120 years ago Agatha Mary Clarissa Miller, Lady Mallowan, universally known as Agatha Christie, was born. Her father was an American stockbroker, her mother was a member of the good English society and gave her her education together with her grandmother and the house governesses.
Curiously at first, Agatha wanted to pursue a career in music so she went to Paris and entered finishing school but luckily for her many fans she wasn’t successful and gave up that career.
Back in England, Agatha met Archibald Christie, one of the first Royal Flying Corps pilots, who became her first husband. During World War I, she worked in the Torquay, where she learned a lot about drugs and particularly poisons, a knowledge that inspired her to write detective stories. That knowledge was improved during World War II when Agatha worked in the pharmacy at University College Hospital of University College in London.
Agatha reached professional success but had personal problems when her mother died and the split from her first husband. She kept on using his surname after the divorce because at that time everybody knew her as Agatha Christie,
Agatha’s career went on with great success until her death on January 12, 1976. In 1971 she was promoted Dame Commander of the Order of the British Empire.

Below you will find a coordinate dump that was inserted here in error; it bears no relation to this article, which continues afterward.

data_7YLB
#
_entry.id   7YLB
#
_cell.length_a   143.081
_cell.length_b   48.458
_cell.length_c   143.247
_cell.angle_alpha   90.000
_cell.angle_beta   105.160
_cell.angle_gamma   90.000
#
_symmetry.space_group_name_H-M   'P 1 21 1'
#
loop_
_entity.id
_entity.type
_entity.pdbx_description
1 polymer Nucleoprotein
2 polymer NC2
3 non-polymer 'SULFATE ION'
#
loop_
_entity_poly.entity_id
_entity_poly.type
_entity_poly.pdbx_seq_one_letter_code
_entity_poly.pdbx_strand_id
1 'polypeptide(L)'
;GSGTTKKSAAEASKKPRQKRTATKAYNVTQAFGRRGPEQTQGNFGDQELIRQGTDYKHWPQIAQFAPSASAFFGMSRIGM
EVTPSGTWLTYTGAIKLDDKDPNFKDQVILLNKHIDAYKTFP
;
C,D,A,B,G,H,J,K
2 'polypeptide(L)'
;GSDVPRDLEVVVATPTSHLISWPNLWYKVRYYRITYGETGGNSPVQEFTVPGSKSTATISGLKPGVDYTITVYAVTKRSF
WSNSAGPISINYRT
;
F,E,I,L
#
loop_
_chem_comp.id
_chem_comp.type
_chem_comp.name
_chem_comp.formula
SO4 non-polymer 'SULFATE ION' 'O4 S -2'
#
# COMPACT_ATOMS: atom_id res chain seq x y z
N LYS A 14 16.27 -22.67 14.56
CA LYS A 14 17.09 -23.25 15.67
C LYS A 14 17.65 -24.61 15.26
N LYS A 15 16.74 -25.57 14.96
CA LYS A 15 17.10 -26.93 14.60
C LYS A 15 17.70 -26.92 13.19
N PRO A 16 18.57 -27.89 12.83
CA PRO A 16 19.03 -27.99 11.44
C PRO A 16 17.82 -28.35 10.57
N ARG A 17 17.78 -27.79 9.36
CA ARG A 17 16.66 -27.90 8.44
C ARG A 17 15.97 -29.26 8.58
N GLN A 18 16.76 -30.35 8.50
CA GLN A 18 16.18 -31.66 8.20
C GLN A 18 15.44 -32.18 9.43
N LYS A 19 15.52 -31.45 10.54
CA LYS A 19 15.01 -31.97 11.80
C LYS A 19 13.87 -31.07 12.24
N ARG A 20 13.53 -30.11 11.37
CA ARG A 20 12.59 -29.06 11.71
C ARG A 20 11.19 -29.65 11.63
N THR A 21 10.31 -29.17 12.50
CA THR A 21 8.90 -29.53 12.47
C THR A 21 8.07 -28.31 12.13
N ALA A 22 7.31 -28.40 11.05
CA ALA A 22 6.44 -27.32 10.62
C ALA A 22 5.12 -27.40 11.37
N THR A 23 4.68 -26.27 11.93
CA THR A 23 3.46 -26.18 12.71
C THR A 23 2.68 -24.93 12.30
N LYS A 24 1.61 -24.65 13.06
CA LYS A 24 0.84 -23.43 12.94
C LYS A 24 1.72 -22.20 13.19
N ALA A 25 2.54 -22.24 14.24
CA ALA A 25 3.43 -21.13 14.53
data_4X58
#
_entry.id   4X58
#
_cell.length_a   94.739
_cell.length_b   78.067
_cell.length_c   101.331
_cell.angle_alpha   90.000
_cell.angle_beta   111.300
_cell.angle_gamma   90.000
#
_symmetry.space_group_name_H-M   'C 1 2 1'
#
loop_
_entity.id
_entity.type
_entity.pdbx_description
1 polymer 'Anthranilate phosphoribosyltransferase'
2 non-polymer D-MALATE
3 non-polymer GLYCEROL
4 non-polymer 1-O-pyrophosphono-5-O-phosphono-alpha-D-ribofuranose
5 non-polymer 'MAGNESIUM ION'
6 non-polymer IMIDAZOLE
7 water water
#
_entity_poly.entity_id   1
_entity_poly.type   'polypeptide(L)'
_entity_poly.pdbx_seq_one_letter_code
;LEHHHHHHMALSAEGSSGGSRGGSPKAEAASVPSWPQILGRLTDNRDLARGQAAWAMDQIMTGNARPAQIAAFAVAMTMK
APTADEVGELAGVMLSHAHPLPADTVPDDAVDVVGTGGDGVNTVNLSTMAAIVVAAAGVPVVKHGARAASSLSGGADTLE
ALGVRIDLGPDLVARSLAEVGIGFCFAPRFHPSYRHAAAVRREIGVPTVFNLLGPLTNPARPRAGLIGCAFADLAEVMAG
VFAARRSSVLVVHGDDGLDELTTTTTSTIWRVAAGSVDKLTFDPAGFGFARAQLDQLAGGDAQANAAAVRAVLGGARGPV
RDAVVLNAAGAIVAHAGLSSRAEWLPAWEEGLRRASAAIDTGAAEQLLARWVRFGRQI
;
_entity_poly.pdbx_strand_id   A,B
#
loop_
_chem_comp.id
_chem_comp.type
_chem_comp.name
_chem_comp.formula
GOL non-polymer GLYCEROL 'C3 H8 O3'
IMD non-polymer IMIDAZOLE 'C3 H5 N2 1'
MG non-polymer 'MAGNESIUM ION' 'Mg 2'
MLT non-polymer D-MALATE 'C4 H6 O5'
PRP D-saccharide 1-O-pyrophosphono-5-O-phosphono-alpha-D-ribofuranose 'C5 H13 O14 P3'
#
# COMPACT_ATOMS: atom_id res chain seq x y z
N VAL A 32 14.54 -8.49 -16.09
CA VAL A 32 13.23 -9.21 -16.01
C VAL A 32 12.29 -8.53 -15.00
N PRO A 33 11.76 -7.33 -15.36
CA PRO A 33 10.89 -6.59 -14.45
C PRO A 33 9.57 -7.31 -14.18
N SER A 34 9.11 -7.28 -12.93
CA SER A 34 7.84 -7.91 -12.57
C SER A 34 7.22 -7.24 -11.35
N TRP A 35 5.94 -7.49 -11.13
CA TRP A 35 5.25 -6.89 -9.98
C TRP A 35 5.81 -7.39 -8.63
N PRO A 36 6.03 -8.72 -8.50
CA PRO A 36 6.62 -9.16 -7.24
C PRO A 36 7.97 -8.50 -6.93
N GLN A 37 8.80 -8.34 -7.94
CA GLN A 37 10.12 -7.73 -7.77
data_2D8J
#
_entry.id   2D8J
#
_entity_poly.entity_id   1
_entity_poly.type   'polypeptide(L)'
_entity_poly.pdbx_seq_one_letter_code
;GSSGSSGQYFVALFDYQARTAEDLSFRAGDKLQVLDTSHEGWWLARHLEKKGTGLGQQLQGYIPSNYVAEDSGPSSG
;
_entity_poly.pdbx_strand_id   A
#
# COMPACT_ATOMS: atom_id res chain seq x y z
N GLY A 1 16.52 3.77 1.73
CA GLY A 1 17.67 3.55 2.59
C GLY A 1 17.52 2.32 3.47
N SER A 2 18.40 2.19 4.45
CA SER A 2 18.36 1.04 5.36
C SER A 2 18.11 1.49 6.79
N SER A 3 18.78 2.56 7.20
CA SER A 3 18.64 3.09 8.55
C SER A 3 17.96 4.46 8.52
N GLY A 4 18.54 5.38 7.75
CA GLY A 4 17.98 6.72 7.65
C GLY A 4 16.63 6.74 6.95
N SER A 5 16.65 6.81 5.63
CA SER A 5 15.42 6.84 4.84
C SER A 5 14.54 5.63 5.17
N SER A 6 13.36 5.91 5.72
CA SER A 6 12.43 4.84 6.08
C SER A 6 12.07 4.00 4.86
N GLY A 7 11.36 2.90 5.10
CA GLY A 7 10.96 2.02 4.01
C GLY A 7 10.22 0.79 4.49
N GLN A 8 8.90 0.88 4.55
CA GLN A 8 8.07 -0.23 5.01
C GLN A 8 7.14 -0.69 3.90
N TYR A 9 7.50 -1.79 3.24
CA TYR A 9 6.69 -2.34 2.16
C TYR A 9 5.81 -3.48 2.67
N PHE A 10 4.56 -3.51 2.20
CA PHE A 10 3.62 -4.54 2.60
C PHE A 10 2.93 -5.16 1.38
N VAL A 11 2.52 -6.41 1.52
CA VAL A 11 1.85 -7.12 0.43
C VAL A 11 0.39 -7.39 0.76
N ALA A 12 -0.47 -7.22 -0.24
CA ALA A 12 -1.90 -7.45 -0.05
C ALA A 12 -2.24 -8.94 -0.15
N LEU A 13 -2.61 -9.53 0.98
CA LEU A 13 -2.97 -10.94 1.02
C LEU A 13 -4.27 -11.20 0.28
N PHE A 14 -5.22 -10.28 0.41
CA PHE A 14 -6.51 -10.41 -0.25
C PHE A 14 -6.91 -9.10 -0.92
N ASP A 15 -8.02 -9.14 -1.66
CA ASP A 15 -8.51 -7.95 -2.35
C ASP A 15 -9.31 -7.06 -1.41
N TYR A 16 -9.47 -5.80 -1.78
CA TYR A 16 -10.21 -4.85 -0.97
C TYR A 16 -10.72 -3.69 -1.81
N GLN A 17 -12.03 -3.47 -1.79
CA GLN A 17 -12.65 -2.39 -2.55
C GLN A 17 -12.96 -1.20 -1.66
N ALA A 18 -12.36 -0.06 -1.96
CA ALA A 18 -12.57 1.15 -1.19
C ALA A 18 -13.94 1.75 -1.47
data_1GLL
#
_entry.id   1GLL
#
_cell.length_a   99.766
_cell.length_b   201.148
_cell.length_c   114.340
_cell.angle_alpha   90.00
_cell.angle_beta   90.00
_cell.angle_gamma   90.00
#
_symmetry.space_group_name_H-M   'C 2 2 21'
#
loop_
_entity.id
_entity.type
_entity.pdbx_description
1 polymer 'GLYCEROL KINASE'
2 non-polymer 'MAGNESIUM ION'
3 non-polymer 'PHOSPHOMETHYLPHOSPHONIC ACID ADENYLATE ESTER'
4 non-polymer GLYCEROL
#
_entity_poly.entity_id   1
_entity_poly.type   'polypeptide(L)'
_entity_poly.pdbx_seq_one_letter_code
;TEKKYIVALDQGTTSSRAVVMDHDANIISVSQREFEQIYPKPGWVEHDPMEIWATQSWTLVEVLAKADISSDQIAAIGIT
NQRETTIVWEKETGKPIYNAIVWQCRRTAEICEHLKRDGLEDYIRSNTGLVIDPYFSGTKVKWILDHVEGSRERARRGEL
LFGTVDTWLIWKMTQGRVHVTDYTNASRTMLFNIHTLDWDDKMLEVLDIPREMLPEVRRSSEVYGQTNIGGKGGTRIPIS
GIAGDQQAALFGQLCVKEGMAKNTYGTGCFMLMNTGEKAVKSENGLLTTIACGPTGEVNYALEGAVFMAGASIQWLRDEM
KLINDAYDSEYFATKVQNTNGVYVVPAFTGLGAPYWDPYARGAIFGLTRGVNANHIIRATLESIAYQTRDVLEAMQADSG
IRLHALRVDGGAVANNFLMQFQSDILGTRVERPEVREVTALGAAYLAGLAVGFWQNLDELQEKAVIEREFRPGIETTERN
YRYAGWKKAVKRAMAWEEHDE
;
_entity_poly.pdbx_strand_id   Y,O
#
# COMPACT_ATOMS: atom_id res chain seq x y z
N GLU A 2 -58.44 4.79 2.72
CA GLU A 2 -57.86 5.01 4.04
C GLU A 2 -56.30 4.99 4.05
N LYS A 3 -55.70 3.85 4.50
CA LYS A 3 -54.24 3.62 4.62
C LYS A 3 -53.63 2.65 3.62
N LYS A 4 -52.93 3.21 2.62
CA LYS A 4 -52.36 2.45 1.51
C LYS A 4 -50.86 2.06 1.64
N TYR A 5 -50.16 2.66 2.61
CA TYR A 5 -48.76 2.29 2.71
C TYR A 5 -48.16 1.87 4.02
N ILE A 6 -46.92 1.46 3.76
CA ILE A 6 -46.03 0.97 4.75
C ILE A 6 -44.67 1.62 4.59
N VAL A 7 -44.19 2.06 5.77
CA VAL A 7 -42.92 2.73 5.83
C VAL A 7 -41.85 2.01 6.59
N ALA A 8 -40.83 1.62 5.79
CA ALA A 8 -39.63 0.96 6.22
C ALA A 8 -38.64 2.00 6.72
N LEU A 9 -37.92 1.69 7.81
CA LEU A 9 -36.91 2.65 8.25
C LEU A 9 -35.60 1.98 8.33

There was an occasion when life and fiction mixed up: in 1926 after her first husband asked her for divorce she disappeared for eleven days. At the time she was already famous so the search for her involved all the nation and eventually, she was found in Harrogate, in northern England. Agatha claimed she didn’t remember what happened during those days and in time many people speculated about the events of those days. Some years ago that story was reinterpreted with a science fiction twist in “Doctor Who” episode “The Unicorn and the Wasp”, a homage to Agatha Christie full of innuendos to her stories.
Actually, Agatha Christie also wrote some biographical and love romances under the name of Mary Westmacott but they weren’t as successful as her detective stories, which in many cases are considered absolute classics still read by millions of people around the world.